The issues surrounding the ‘Windrush’ people are not a new problem that has suddenly arisen, MP Helen Hayes told Home Secretary Amber Rudd in a House of Commons debate.
“It has been going on for years, and it is a consequence of Government policy which lacks any grace or compassion and which, in its intolerance, looks for any possible reason why people who have come here from overseas should not be allowed to stay.”
Her comments came during a debate on the immigration status of Windrush children – named after the ship Empire Windrush which brought one of the first large groups of post-war West Indian immigrants from Jamaica to London in 1948.
British Caribbean people who came to the United Kingdom in the period after World War II are sometimes referred to as the Windrush generation.
Helen Hayes, Labour MP for Dulwich and West Norwood told Amber Rudd:
“As the proud Member of Parliament for Coldharbour Lane in Brixton, where many Windrush passengers came to look for work and make their homes, I can tell the Home Secretary that it is entirely wrong for her to present this as a new problem that has suddenly arisen.”
Helen Hayes asked the Home Secretary: “Will she now commit to looking at the systemic problems with UKVI (UK Visas and Immigration) and reform the immigration system so that people who have made their lives in this country and contributed so much can live with security and dignity in their old age?”
Amber Rudd told Helen Hayes: “That is exactly what I want this country to look like—the sort of country where the hon. lady’s constituents can have confidence here.
“I point out to her that it was of course Labour who, in 2008, introduced the labour market test so that people had to evidence their status, so this has not started entirely with us.
“But if we want to live in a country where there is a difference between legal and illegal residence, then it is absolutely right to have a system that addresses that.”
In a separate Commons debate Helen Hayes told Amber Rudd:
“I have been contacted by lawyers representing constituents of mine who are members of the Windrush generation who have been phoning the new helpline the Home Secretary has established, and they report that the helpline is outsourced to a private contractor.
“They also represent constituents who are so fearful of the Home Office that they do not want to disclose all their details in that first contact but want to seek advice anonymously before proceeding.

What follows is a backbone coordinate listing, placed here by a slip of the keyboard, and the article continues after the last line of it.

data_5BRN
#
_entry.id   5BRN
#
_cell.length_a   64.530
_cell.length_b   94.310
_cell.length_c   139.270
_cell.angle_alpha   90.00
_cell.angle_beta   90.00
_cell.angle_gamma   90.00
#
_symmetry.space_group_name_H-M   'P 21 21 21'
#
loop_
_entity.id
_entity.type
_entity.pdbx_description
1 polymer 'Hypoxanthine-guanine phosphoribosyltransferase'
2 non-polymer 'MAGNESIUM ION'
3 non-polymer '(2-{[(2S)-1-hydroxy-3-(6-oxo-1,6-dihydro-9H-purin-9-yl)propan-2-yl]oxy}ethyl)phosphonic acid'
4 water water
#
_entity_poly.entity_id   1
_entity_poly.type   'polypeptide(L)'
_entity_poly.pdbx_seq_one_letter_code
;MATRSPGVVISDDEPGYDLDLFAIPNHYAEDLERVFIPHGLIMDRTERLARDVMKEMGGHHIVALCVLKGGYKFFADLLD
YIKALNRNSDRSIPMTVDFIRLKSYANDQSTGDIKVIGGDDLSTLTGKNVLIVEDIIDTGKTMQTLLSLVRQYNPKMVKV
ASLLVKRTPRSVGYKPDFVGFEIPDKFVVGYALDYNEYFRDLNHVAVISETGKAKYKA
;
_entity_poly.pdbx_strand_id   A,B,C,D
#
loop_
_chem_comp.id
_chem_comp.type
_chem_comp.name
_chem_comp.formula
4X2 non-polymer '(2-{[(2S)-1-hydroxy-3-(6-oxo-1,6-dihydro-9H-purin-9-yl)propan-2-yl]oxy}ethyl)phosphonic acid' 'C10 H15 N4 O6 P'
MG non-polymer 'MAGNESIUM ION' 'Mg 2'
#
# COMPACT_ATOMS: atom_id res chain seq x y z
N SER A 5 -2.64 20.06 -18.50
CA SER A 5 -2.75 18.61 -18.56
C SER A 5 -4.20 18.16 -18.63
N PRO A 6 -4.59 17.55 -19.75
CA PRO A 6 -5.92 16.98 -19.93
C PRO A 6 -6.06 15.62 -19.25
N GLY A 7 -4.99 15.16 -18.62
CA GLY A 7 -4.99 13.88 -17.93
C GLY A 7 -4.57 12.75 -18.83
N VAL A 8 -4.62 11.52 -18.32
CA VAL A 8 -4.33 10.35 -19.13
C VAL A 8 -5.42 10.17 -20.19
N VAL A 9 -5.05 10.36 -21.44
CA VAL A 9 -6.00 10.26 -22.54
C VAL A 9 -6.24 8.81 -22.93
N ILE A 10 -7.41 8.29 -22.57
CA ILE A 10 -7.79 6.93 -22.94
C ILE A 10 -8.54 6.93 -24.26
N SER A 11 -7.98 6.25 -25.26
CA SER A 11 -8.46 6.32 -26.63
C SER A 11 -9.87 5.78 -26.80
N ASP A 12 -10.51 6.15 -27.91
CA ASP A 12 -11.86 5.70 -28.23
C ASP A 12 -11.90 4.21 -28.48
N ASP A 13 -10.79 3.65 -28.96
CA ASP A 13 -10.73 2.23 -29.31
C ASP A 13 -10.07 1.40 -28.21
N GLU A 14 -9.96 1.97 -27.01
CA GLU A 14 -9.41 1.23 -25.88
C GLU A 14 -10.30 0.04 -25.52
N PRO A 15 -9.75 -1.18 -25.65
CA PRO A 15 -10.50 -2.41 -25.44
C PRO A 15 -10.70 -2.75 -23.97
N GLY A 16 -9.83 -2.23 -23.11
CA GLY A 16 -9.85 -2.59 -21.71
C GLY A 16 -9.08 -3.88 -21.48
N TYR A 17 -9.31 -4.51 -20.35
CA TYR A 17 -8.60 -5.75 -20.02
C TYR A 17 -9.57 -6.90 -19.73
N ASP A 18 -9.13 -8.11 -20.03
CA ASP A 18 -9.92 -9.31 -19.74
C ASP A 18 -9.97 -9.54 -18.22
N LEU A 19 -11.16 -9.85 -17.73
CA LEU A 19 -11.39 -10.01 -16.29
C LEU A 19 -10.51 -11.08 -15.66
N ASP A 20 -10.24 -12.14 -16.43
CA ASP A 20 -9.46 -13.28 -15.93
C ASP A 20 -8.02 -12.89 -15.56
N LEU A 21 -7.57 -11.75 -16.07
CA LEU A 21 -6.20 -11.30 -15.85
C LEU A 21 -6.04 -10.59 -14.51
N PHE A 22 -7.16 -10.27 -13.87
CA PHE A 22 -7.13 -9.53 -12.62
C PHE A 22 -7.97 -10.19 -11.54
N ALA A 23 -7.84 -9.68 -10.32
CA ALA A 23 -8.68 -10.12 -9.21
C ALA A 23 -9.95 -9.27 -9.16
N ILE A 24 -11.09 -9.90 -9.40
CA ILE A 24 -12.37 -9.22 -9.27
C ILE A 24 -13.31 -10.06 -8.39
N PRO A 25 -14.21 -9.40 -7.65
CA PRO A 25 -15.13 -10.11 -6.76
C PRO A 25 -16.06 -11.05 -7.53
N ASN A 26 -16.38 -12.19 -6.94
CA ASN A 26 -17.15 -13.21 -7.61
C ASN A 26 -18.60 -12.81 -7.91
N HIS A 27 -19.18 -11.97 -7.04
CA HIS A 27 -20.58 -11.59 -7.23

“They are told by the helpline, however, that they cannot do that. “When a lawyer queried this, he was told: ‘should the department find they did not have a right to Citizenship…then…they could look at other possibilities’.
“Does she understand the depth of the lack of trust in her Department among members of the Windrush generation, will she assure the House that no enforcement action will be taken on the basis of phone calls to the helpline, and will she say what she is doing to rebuild the trust and confidence of people who are so fearful that they do not even want to give their names to her Department?
Responding: Amber Rudd said: “I am sorry to hear that example. I can say, having today met the caseworkers operating the taskforce, that their intent when they say ‘Look at other possibilities’ is to look at other possibilities to help.
“I ask her to convey that to her constituents, because it is their genuine endeavour.
“I made that point in my statement as well: there is no question of removing people. I know it is a fear, but it is not happening, and I urge her to communicate that back to her constituents and the lawyers.
“I should add that when I initially called—immediately—to have the taskforce and phone line set up, it was a phone line at a call centre for about 24 hours, possibly longer; it is now properly run and staffed by the Home Office and by professionals, as one would expect.”
Windrush Children (Immigration Status) (16 Apr 2018) .
Windrush– in the House of Commons at 4:33 pm on 23rd April 2018. Sources: TheyWorkForYou / Hansard